Even before the car stopped, the police officers began swarming out of their own cars. They snatched the three young black men out of their vehicle, threw them onto the ground in the streets of North Philadelphia, and for more than 30 seconds kicked and punched and swung billy clubs, brutalizing, torturing and dehumanizing the three young men.
As I watched this latest installment in the saga of police brutality in America, several familiar feelings rushed to the fore: anger at the 15 police officers, sympathy for the victims, bewilderment about when the brutality will end and, of course, an overriding emotional demand that the brutal cops be fired and imprisoned.
With my feelings swirling like so many times before, I began to experience some different and unusual thoughts, maybe because the brutality literally and figuratively hit close to home. I began to peel the layers of emotions off of my demand for justice—a demand made by Philadelphia activists in reaction to the airing of this video, the demand that continues to be pushed by New York City activists for the murderers of Sean Bell and the demand historically made by blacks in reaction to police brutality.
As I peeled away the emotions, I realized that police brutality is not a pathology or an abnormality, but an innate part, a ubiquitous element, a normalized practice, a habitual tactic of police departments across urban America. They can maul and mangle us because they are only accountable to themselves.
Police departments are like thorn bushes in these urban black communities. And black America calling for the jobs of just the brutal cops is like demanding the removal of just the thorns that continue to prick us. What about the bush that still remains?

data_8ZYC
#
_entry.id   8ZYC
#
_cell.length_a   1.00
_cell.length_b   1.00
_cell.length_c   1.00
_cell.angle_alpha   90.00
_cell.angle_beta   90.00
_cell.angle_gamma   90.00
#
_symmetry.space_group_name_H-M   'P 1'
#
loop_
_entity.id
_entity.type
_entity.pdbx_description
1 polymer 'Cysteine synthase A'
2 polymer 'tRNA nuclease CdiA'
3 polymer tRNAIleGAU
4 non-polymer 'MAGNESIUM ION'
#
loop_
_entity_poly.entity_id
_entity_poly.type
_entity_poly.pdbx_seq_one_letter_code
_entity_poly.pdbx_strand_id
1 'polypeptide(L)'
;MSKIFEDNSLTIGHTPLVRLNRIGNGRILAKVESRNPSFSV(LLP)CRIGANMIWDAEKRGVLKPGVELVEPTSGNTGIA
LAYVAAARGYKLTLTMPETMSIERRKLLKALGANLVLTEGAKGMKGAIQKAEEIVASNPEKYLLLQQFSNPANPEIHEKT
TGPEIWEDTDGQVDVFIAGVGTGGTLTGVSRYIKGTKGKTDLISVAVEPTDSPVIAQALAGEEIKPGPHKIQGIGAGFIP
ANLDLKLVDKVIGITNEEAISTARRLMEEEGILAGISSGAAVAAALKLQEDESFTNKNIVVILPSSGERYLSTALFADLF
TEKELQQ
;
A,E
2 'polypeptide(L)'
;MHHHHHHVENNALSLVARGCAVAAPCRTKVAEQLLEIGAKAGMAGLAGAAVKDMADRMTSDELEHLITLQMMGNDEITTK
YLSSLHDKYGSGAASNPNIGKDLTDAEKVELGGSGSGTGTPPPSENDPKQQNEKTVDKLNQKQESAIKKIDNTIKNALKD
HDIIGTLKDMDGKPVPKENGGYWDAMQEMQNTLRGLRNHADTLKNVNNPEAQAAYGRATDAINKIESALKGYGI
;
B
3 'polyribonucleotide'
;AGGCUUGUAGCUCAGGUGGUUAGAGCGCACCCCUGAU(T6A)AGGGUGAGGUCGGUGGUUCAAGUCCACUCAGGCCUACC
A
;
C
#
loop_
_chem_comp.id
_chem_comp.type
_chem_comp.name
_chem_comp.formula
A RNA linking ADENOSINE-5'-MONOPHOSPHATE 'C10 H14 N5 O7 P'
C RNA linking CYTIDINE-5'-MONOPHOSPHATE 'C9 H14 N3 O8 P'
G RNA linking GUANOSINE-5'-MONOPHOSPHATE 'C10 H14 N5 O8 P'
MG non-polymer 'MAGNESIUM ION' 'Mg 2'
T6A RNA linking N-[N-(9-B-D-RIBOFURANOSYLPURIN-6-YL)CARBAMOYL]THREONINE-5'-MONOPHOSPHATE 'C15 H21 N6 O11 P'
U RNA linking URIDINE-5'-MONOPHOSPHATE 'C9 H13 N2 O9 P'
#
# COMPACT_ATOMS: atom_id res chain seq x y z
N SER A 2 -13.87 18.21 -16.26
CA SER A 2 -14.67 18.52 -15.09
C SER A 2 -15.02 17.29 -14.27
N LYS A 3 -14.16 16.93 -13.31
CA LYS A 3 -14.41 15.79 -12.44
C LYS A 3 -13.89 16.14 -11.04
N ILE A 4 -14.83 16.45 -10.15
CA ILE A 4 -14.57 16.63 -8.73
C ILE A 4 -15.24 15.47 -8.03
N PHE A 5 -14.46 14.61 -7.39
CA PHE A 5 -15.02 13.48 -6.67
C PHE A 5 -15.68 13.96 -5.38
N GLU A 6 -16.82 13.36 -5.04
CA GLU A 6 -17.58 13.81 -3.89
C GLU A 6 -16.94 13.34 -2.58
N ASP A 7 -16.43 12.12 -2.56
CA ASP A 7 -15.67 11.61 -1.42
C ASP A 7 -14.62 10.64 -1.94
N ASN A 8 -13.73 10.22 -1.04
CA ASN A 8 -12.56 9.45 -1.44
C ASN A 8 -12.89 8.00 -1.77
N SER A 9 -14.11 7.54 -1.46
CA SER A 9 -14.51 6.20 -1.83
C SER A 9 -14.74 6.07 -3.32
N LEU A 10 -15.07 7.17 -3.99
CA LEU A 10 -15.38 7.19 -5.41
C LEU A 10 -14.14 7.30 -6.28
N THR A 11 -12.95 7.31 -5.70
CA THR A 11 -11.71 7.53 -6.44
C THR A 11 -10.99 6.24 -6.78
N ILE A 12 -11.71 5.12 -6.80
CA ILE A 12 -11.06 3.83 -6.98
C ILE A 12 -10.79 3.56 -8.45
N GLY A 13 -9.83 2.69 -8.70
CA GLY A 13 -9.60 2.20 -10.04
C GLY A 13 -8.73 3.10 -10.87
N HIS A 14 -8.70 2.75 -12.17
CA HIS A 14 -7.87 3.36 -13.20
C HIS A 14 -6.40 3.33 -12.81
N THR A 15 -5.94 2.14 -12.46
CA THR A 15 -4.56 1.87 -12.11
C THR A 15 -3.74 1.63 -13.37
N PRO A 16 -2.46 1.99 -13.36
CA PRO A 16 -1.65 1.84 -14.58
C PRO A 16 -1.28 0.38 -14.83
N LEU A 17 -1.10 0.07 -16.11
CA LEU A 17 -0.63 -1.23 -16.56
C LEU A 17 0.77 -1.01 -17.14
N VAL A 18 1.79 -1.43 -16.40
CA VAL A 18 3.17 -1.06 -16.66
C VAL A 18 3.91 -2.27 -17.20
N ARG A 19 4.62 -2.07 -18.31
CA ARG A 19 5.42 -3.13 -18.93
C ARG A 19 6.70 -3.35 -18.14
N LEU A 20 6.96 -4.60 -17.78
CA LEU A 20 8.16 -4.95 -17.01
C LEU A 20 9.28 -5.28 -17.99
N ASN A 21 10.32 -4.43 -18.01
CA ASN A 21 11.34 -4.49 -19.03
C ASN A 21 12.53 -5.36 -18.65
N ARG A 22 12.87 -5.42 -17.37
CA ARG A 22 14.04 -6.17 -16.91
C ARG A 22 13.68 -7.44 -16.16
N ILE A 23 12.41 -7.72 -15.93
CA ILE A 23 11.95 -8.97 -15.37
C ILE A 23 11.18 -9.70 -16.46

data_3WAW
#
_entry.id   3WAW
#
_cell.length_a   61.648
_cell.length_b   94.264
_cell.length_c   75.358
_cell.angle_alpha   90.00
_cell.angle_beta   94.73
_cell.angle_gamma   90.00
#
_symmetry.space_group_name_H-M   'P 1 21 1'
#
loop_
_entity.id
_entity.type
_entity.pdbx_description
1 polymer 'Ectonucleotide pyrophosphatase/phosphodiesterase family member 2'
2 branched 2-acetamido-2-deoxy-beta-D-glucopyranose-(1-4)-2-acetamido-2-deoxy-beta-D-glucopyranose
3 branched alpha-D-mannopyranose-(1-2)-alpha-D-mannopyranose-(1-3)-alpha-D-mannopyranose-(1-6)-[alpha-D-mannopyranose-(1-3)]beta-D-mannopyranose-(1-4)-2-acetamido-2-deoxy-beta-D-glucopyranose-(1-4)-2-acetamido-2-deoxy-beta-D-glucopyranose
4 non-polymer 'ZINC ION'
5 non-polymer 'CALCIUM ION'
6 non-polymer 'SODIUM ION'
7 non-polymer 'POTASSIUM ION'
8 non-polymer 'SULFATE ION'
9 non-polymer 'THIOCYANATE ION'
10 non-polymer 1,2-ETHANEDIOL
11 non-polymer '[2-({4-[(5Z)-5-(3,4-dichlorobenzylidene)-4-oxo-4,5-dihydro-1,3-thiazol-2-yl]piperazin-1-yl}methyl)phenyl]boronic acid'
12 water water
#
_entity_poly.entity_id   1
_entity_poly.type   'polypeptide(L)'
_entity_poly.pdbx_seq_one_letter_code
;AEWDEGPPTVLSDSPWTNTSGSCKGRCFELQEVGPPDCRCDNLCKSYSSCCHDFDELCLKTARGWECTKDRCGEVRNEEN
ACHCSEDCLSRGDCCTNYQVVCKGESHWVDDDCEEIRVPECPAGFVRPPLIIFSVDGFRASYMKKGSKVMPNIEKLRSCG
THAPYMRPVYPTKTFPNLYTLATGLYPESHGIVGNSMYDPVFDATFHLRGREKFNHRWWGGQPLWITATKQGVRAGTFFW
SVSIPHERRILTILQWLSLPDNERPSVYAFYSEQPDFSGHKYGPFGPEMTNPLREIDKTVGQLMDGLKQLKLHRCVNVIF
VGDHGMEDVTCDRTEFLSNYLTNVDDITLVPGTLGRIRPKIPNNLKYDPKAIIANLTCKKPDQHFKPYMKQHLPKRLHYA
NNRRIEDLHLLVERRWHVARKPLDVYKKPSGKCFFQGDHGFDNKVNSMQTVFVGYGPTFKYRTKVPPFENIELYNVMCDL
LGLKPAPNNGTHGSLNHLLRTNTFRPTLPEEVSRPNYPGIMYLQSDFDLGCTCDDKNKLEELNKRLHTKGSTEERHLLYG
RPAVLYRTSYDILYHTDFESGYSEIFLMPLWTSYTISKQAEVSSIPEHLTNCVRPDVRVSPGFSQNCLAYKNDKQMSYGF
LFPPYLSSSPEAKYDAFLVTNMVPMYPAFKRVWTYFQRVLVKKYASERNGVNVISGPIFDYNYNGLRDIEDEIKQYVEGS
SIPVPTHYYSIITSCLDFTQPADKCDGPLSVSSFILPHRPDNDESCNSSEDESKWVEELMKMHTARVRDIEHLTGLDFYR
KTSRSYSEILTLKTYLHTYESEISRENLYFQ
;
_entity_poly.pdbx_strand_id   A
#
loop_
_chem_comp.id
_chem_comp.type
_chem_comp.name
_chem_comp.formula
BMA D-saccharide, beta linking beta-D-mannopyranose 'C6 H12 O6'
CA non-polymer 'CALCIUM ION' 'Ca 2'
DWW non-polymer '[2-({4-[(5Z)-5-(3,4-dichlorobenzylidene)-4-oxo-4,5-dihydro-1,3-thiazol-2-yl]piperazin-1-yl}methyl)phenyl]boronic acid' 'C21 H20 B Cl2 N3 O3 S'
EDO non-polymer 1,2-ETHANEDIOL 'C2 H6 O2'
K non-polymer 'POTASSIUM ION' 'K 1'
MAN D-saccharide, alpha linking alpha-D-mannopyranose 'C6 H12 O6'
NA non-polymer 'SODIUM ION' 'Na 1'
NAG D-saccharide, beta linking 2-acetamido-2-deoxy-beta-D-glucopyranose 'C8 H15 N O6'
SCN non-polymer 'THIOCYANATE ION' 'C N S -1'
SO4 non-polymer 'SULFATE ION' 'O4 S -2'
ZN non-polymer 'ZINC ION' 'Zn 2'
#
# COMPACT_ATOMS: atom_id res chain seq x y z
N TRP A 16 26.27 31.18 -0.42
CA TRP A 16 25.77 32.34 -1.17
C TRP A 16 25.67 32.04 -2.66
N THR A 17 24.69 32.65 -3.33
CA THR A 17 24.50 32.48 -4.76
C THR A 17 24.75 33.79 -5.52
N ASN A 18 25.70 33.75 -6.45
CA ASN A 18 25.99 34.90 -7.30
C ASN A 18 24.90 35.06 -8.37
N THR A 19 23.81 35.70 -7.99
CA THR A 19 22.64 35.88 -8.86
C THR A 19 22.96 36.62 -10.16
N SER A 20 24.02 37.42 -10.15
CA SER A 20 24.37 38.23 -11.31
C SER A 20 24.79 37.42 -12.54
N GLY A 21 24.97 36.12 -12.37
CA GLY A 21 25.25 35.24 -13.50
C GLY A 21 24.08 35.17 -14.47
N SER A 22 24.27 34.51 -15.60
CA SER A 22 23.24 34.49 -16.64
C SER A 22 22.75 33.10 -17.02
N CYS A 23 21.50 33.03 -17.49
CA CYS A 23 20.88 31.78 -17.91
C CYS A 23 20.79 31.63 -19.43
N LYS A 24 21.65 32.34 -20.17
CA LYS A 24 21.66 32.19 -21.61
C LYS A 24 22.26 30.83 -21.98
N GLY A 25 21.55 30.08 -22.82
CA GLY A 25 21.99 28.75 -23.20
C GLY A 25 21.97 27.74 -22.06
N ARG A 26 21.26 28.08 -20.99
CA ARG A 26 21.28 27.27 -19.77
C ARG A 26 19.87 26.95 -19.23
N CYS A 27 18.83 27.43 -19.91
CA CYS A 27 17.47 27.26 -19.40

Calling for the jobs and imprisonment of the offending officers should be only one element of our activism. We should also be shouting even louder for fundamental changes in accountability standards for urban police departments across America. That’s the only way the brutality will end. There aren’t just bad apples. The apple tree itself is bad. I am not saying that all police officers in America brutalize and abuse us, but that the lack of accountability breeds too many brutal and abusive police officers. All dismissal and conviction does is remove the cancerous finger, as if the cancer hasn’t already spread to the hand—to the arm—to the shoulder—to the chest—to the entire body of urban policing in America.
I wish we had an accurate set of statistics that could disprove the idea held by too many Americans, that only a fraction of the 800,000 police in the nation actually brutalize and abuse us. But the reporting of police brutality is primarily left up to the police departments themselves, and the chances of them reporting accurate figures is about as likely as the serial killer charged with manslaughter confessing to his other murders: It’s not going to happen.